Ian Talbot: Retrospective – Still Untitled :: Figuring Jasper

Chapter 33 of the ongoing series Ian Talbot : Retrospective by British fine art photographer Ian Talbot.

Still Untitled :: Figuring Jasper

© Ian Talbot

“One of the crucial problems in art is the business of “meaning it”. If you are a painter, meaning the paintings you make; if you are an observer, meaning what you see.” Jasper Johns

The image shown here is “taken”, inspired by, an exploration of (call it what you like; call it “stolen from” if you want to…) the 1972 Johns work “Untitled”. As with my image “Dancers” from the previous post, it’s not an exact copy but a very close resemblance. In fact my treatment more closely resembles prints that Johns executed after the original work; “after” meaning not just in time but “further to”.

It’s important to note that the title of the piece by Johns is not “Untitled” but merely reflects how it is referred to in the catalogue of his work; it quite literally has no title. This is, I believe, a deliberate act on Johns’s part. No mere “affectation”, it is an attempt to close down the possibility of spurious meaning being attached to the piece. The artist himself has never provided any real information about what possible meaning can be drawn from the piece. From the little information he has provided, indeed, one may have good cause to believe there is no meaning; or rather “no meaning” IS the whole point.

The first three panels reflect patterns glimpsed and subsequently used here (and as motifs, extensively in Johns’s work) while driving in New York. Furthermore, in Johns’s own words, chosen SPECIFICALLY because doing so would shut off any possibility of meaning. “Found” imagery used precisely because it was found with no deliberate purpose in mind. The fourth panel is much as I have reconstructed it here except the “objects” Johns used were wax body casts (which the artist has stated he used only because he had used them before in previous works). The glove I have used represents a hand and is a nod to Johns; the other objects, garlic, onion and lemon, because I, myself, had used them before…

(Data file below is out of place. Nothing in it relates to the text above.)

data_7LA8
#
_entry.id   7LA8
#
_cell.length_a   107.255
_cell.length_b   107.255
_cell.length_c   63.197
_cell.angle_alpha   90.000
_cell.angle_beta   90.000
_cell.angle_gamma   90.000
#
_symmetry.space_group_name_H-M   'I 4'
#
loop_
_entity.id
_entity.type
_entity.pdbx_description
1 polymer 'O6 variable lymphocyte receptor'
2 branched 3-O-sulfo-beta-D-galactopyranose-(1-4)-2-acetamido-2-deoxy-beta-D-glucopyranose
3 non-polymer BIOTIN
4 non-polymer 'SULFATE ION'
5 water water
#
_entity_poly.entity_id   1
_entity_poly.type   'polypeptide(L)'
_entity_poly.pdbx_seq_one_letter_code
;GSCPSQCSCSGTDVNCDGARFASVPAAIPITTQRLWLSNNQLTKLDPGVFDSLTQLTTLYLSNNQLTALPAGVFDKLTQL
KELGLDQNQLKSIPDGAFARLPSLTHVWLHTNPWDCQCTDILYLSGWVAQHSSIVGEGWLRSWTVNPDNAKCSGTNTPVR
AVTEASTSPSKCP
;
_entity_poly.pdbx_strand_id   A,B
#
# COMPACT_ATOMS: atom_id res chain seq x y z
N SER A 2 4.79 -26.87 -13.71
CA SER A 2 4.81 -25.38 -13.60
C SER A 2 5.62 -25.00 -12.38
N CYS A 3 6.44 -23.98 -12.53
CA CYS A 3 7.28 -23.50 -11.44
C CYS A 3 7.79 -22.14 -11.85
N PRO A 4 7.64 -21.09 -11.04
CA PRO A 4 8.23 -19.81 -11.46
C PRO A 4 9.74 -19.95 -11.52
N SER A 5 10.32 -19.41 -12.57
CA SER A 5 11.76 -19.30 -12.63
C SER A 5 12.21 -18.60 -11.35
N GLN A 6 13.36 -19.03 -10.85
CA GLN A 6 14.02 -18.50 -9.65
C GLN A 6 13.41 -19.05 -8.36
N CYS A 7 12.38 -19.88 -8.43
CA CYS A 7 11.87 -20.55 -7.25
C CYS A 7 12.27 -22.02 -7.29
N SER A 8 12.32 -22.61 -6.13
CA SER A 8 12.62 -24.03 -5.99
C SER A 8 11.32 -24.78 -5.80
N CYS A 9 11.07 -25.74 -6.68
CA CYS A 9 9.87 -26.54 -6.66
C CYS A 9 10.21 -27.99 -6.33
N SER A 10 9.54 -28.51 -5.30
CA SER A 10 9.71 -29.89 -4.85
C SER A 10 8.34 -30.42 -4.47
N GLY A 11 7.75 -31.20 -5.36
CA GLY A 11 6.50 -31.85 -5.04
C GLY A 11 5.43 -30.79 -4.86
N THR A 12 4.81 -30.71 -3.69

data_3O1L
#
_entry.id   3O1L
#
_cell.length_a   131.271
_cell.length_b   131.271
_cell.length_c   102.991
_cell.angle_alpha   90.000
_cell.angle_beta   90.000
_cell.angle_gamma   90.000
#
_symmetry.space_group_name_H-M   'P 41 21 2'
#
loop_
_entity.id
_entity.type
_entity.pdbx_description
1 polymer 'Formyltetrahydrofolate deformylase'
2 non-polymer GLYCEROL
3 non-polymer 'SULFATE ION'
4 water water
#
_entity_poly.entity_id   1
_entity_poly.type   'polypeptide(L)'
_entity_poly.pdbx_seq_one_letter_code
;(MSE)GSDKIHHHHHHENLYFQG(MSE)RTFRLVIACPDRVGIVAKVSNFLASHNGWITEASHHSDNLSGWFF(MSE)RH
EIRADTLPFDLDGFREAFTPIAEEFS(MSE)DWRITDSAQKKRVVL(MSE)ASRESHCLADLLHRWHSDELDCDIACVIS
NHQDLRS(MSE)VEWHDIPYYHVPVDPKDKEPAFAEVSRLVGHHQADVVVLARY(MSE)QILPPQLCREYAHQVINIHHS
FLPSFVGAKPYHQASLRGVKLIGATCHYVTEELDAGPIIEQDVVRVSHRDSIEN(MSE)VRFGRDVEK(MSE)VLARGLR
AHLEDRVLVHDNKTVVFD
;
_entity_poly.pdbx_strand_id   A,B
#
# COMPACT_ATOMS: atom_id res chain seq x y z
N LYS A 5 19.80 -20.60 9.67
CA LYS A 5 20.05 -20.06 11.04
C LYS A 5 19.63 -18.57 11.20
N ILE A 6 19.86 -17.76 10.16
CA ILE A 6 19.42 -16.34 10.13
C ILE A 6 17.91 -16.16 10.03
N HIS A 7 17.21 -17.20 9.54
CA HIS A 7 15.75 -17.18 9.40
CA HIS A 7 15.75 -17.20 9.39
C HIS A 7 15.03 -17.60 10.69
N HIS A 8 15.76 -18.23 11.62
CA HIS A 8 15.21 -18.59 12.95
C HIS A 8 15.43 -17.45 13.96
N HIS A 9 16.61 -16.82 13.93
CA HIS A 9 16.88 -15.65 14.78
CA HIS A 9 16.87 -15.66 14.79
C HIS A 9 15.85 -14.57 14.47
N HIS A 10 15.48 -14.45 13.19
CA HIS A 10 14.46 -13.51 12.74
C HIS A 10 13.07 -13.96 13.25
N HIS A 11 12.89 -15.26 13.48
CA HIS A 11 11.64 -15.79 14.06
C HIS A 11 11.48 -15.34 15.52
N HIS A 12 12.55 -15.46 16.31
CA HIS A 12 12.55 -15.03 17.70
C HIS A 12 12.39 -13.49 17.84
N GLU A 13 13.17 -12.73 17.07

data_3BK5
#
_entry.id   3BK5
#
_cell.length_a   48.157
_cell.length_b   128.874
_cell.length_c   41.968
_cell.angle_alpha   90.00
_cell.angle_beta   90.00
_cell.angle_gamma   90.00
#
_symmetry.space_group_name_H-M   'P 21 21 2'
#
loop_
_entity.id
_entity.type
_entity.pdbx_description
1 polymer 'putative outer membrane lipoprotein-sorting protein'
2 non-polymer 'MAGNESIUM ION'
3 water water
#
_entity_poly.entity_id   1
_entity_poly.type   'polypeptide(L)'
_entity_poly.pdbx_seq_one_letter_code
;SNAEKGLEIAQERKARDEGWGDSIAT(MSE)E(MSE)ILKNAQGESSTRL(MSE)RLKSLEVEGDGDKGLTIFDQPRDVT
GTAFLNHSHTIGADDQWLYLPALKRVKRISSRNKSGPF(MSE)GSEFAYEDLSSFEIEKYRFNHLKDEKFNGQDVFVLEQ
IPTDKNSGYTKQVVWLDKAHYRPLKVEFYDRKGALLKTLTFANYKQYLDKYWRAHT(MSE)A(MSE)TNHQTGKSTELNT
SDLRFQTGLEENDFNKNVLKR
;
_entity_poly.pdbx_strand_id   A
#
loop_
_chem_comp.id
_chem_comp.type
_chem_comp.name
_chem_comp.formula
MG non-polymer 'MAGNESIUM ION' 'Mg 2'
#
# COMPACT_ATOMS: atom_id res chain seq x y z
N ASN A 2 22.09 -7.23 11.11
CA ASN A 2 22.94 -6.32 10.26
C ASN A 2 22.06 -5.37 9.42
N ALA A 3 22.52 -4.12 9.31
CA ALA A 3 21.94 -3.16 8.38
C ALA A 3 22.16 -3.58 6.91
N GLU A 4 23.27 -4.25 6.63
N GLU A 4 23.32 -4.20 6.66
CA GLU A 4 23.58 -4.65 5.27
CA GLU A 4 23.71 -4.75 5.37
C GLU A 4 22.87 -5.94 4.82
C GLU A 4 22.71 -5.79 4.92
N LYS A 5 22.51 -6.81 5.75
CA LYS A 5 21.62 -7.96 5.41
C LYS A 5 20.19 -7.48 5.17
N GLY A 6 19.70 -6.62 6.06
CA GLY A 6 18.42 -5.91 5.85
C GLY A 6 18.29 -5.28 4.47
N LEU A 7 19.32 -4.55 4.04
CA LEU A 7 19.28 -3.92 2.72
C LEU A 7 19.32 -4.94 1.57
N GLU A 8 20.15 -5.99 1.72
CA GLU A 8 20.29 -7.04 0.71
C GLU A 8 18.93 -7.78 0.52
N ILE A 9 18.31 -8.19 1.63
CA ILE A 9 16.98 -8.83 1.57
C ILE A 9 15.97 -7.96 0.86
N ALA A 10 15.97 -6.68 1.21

So much for the “facts” of the image. You could say that my action in “copying” Johns’s piece would strip it of any intended meaning anyway but if, as I suspect, Johns intended the work to be a “commentary” on “meaning” or, as here, the lack of it then my act of copying would rather ADD meaning instead. My intention is certainly that it should. But if so what meaning? What I have sought to do here is to explore whether INTENTIONAL meaninglessness – once removed too, at that – can in fact remove all and any meaning from being attached to it by the viewer.

Much of what one may term “meaning” in art is most often taken to mean the use of either metaphor, metonymy or synecdoche (see definitions below) but I would contend that for many viewers a more appropriate term would be “allegory”; and, I may add, not any intended allegory on the artist’s part but rather the personal allegories of the viewer.

You may view some of the preceding argument as pedantry or thoughts that merely go round in ever decreasing circles until they disappear into “meaninglessness” but consider this… For my next major project it is necessary that I express with imagery a very precise meaning, even “narrative”. Without an understanding of what or how an image “means” this could become an exercise in futility. If it is, anyway, even possible at all…

* metaphor |ˈmetəˌfôr; -fər| – a figure of speech in which a word or phrase is applied to an object or action to which it is not literally applicable.

metonymy |məˈtänəmē| – the substitution of the name of an attribute or adjunct for that of the thing meant.

synecdoche |siˈnekdəkē| – a figure of speech in which a part is made to represent the whole or vice versa.

allegory |ˈaləˌgôrē| – a story, poem, or picture that can be interpreted to reveal a hidden meaning.

    Ian Talbot

    Text & image © Ian Talbot

    Next : Chapter 34: 0-9 Third State :: Altered States

    Stampfli & Turci – Art Dealers

    Disclaimer & Copyright


    ~ by Stampfli & Turci on November 14, 2010.

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